Joseph Campbell believed in the work of Carl Jung, a therapist whose work informs mine also, not incidentally. Carl Jung discovered through his efforts in helping patients diagnosed with schizophrenia in the early part of the 20th century that people seemed to have an area unknown within themselves called the unconscious, whose presence could be inferred most strikingly from the more severe cases of those patients diagnosed with schizophrenia. In these cases, seemingly whole and intact foreign personalities or personas not previously displayed or shown by these individuals seemed to take over their conscious personalities. To put it simply, some of these personalities included larger-than-life figures, including fictional characters from stories, or historical figures from around the world. Through his discoveries made in this work, Jung conjectured that the unconscious or unknown parts of the mind within any person can access what he called archetypes or the potential for powerful behavior felt from within, whether the behavior be desirable or undesirable for the individual. These behaviors coincide with the descriptions of characters and figures from around the world, in myths and stories. When Campbell discovered the Hero's Journey then, as a single pattern or story structure found within the myths and stories of world cultures, he was discovering a very particular model of behavior, which seemed to suggest a model for living, a model of sacrificing for the good of the whole, as a way of living life while preserving one's community.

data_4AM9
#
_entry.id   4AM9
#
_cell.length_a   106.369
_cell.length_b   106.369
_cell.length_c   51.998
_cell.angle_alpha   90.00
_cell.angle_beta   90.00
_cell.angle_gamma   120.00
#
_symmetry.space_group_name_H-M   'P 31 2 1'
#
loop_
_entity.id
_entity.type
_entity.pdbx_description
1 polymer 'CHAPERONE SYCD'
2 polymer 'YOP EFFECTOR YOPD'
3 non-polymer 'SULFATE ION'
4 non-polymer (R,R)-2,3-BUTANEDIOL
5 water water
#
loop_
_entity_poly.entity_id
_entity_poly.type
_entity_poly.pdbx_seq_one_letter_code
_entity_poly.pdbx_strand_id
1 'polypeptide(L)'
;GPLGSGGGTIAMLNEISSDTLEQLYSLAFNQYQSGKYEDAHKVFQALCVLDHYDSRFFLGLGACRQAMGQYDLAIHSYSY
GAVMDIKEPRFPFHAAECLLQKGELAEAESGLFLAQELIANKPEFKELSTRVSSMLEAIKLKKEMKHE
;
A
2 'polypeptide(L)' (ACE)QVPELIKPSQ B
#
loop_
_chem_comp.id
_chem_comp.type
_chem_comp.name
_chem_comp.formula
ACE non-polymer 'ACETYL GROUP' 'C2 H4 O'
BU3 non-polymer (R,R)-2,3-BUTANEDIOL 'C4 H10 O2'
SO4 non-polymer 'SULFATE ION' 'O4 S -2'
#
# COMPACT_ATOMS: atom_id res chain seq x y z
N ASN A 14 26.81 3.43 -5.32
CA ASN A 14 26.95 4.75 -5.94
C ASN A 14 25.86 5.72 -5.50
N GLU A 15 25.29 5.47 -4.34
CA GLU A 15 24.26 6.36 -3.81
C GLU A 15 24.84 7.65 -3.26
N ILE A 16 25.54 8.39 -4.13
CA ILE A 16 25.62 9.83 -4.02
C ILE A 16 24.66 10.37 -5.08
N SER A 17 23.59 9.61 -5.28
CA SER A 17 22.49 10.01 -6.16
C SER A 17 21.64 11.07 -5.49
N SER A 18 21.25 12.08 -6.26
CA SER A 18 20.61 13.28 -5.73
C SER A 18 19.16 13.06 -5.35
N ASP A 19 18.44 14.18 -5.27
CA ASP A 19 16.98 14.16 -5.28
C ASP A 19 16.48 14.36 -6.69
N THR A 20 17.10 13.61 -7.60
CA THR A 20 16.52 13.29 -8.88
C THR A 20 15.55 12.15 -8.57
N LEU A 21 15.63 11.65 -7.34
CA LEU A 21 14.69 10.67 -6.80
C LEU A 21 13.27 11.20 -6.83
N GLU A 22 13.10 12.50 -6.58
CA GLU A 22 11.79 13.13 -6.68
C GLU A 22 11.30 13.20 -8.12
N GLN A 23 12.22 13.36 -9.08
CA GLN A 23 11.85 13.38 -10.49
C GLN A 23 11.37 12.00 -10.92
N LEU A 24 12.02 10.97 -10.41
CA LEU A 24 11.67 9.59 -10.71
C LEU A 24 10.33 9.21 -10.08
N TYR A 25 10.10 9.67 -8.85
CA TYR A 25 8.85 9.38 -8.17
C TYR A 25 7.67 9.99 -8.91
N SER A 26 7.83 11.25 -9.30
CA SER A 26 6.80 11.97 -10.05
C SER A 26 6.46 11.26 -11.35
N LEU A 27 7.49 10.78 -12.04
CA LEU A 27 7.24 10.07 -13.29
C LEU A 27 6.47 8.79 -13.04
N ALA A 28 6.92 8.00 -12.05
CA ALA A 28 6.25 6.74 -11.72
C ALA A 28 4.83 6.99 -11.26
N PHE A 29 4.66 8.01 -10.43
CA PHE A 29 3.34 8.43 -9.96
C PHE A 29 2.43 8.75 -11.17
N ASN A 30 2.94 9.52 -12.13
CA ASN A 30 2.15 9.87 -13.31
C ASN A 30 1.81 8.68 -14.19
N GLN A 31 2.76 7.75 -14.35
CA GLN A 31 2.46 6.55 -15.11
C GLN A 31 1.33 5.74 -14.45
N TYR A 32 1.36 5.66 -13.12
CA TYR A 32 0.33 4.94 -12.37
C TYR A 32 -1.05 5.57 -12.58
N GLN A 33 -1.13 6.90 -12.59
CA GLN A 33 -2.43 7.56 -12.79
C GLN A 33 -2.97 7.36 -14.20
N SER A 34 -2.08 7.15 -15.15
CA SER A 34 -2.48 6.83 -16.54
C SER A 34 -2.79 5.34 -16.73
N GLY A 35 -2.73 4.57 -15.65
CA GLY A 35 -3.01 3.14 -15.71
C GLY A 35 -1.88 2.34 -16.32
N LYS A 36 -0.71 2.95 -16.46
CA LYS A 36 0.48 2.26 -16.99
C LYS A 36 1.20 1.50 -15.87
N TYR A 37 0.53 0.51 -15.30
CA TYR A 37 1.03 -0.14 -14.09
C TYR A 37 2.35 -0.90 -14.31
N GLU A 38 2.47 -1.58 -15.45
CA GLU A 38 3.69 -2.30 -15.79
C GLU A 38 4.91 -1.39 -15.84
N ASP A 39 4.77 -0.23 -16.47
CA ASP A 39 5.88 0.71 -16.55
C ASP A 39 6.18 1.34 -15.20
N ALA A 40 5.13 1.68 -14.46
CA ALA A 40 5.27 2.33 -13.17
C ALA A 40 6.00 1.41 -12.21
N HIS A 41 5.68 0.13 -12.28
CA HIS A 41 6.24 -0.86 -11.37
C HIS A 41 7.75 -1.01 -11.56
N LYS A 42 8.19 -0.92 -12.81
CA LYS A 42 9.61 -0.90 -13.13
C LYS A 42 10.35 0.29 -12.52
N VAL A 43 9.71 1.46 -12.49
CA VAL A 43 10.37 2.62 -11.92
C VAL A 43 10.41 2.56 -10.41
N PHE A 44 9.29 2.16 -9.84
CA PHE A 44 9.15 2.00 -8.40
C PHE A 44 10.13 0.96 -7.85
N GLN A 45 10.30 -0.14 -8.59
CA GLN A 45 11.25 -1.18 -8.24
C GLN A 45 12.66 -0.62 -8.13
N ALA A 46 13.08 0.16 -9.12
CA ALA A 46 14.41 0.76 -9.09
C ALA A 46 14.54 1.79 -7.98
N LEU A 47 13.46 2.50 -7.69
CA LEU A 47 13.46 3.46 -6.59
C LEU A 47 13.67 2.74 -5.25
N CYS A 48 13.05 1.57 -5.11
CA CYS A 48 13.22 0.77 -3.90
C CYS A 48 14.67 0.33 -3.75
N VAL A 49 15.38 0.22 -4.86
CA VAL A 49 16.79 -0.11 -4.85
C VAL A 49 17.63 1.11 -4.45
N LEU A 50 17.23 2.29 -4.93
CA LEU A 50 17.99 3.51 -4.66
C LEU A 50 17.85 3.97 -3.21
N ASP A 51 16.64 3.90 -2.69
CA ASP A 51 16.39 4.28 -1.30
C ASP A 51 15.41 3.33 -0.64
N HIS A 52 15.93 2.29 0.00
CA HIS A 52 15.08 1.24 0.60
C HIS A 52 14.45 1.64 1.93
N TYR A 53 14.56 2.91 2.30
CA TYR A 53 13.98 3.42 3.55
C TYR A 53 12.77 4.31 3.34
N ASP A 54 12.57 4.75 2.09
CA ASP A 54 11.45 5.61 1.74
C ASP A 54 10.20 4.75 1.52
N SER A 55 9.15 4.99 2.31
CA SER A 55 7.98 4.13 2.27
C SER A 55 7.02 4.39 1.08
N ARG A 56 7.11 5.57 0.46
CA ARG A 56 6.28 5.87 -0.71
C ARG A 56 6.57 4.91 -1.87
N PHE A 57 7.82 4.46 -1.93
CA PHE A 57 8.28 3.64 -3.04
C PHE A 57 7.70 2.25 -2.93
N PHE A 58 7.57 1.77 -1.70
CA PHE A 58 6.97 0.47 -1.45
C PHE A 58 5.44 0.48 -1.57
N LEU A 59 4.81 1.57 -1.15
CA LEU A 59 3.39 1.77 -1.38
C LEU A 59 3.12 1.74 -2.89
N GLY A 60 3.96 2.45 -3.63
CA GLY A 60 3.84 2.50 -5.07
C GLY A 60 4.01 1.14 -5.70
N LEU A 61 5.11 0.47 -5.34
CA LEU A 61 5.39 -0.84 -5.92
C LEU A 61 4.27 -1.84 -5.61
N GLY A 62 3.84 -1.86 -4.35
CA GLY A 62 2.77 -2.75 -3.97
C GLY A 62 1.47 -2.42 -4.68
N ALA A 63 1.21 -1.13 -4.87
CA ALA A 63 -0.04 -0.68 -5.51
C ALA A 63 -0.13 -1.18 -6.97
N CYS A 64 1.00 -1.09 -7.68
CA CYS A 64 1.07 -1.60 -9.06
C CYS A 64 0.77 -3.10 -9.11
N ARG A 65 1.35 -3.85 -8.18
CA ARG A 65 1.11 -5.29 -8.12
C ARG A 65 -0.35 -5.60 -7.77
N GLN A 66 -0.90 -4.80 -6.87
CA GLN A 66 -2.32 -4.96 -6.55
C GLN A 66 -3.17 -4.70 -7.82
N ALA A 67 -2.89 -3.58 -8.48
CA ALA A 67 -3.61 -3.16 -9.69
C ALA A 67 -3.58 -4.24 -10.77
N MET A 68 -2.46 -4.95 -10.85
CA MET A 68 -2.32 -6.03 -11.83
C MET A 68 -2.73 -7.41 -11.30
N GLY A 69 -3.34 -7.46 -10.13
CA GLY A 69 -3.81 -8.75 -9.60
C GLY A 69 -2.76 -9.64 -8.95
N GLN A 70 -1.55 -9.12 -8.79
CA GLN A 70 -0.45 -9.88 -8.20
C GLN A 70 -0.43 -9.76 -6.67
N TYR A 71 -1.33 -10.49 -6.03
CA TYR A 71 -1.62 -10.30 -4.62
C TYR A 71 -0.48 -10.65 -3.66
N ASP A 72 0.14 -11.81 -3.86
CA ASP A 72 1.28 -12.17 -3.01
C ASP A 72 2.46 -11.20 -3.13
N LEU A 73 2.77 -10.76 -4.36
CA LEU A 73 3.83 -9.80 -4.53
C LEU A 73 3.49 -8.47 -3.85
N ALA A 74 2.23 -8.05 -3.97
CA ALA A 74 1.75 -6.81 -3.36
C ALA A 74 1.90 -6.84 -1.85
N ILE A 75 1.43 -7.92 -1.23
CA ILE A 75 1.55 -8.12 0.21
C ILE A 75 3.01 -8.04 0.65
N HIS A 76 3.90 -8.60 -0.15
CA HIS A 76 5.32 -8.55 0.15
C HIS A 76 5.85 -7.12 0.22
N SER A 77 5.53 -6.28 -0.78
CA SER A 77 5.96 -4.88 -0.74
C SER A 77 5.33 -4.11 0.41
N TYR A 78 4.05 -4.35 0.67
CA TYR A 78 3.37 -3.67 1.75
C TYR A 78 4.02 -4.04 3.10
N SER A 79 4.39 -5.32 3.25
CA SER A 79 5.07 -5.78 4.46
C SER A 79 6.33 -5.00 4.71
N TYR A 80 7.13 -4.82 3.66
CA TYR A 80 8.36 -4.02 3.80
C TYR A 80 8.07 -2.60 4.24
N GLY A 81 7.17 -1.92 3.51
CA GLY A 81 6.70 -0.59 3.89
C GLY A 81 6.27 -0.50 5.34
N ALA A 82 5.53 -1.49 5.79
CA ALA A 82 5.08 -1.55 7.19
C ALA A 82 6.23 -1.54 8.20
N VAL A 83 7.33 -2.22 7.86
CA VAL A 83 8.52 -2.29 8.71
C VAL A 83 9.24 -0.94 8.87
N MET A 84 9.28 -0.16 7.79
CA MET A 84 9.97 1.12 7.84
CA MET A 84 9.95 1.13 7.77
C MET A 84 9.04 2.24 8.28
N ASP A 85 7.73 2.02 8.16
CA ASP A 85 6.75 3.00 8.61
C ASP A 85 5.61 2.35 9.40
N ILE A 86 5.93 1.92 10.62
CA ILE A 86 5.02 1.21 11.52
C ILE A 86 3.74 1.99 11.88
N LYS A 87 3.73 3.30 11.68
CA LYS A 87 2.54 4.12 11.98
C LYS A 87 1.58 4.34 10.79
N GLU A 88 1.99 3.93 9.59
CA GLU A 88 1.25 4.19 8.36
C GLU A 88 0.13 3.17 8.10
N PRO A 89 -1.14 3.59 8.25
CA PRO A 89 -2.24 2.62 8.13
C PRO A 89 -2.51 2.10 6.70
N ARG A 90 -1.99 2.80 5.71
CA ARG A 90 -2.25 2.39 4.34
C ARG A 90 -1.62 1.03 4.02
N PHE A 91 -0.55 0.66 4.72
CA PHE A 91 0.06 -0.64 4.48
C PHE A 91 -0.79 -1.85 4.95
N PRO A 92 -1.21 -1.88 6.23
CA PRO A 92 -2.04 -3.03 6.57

Back to the woman attending the workshop--she asked about or suggested to the guest psychologist giving the talk how the Hero's Journey seemed to describe men's lives or their behavior to follow. What about a story for women? The psychologist simply said, or suggested, that women might apply this universal story through more of a passive approach to this story structure. The attending woman, interested in this universal story structure, but believing there might be something more out there for women as well, began her pursuit of such a story structure.